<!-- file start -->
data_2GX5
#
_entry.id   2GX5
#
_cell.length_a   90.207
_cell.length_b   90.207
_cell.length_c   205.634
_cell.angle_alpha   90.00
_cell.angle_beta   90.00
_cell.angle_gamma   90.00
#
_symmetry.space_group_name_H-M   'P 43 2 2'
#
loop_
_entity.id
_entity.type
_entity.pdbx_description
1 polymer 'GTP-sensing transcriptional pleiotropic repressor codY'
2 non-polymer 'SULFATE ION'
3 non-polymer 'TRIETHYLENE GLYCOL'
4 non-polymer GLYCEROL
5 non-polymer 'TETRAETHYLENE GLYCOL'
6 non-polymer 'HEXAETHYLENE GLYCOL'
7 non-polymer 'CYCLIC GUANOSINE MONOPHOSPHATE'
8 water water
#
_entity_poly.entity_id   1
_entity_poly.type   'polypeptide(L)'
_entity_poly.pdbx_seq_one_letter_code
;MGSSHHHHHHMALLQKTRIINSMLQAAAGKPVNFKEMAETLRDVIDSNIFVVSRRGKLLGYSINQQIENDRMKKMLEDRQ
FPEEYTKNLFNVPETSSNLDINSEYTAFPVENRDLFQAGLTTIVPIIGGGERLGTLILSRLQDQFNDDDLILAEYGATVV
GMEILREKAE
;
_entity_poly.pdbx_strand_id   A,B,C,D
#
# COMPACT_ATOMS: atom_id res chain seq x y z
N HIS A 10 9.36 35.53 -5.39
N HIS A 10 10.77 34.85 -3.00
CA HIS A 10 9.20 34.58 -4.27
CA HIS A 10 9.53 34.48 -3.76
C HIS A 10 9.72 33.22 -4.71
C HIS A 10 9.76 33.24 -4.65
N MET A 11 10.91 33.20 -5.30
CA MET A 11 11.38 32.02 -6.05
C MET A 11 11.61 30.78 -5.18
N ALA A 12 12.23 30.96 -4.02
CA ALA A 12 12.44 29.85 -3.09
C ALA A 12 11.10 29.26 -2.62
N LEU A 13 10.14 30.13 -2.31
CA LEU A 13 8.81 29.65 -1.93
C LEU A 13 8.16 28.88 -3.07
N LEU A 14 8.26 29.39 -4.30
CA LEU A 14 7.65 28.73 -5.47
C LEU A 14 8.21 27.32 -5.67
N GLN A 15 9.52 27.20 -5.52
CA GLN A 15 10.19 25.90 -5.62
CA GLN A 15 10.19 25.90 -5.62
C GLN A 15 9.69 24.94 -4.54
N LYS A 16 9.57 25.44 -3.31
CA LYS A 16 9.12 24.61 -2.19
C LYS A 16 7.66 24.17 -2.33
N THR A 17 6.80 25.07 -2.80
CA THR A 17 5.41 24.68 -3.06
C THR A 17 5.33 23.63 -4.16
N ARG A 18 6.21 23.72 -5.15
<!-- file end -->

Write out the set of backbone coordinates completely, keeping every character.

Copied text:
data_2GX5
#
_entry.id   2GX5
#
_cell.length_a   90.207
_cell.length_b   90.207
_cell.length_c   205.634
_cell.angle_alpha   90.00
_cell.angle_beta   90.00
_cell.angle_gamma   90.00
#
_symmetry.space_group_name_H-M   'P 43 2 2'
#
loop_
_entity.id
_entity.type
_entity.pdbx_description
1 polymer 'GTP-sensing transcriptional pleiotropic repressor codY'
2 non-polymer 'SULFATE ION'
3 non-polymer 'TRIETHYLENE GLYCOL'
4 non-polymer GLYCEROL
5 non-polymer 'TETRAETHYLENE GLYCOL'
6 non-polymer 'HEXAETHYLENE GLYCOL'
7 non-polymer 'CYCLIC GUANOSINE MONOPHOSPHATE'
8 water water
#
_entity_poly.entity_id   1
_entity_poly.type   'polypeptide(L)'
_entity_poly.pdbx_seq_one_letter_code
;MGSSHHHHHHMALLQKTRIINSMLQAAAGKPVNFKEMAETLRDVIDSNIFVVSRRGKLLGYSINQQIENDRMKKMLEDRQ
FPEEYTKNLFNVPETSSNLDINSEYTAFPVENRDLFQAGLTTIVPIIGGGERLGTLILSRLQDQFNDDDLILAEYGATVV
GMEILREKAE
;
_entity_poly.pdbx_strand_id   A,B,C,D
#
# COMPACT_ATOMS: atom_id res chain seq x y z
N HIS A 10 9.36 35.53 -5.39
N HIS A 10 10.77 34.85 -3.00
CA HIS A 10 9.20 34.58 -4.27
CA HIS A 10 9.53 34.48 -3.76
C HIS A 10 9.72 33.22 -4.71
C HIS A 10 9.76 33.24 -4.65
N MET A 11 10.91 33.20 -5.30
CA MET A 11 11.38 32.02 -6.05
C MET A 11 11.61 30.78 -5.18
N ALA A 12 12.23 30.96 -4.02
CA ALA A 12 12.44 29.85 -3.09
C ALA A 12 11.10 29.26 -2.62
N LEU A 13 10.14 30.13 -2.31
CA LEU A 13 8.81 29.65 -1.93
C LEU A 13 8.16 28.88 -3.07
N LEU A 14 8.26 29.39 -4.30
CA LEU A 14 7.65 28.73 -5.47
C LEU A 14 8.21 27.32 -5.67
N GLN A 15 9.52 27.20 -5.52
CA GLN A 15 10.19 25.90 -5.62
CA GLN A 15 10.19 25.90 -5.62
C GLN A 15 9.69 24.94 -4.54
N LYS A 16 9.57 25.44 -3.31
CA LYS A 16 9.12 24.61 -2.19
C LYS A 16 7.66 24.17 -2.33
N THR A 17 6.80 25.07 -2.80
CA THR A 17 5.41 24.68 -3.06
C THR A 17 5.33 23.63 -4.16
N ARG A 18 6.21 23.72 -5.15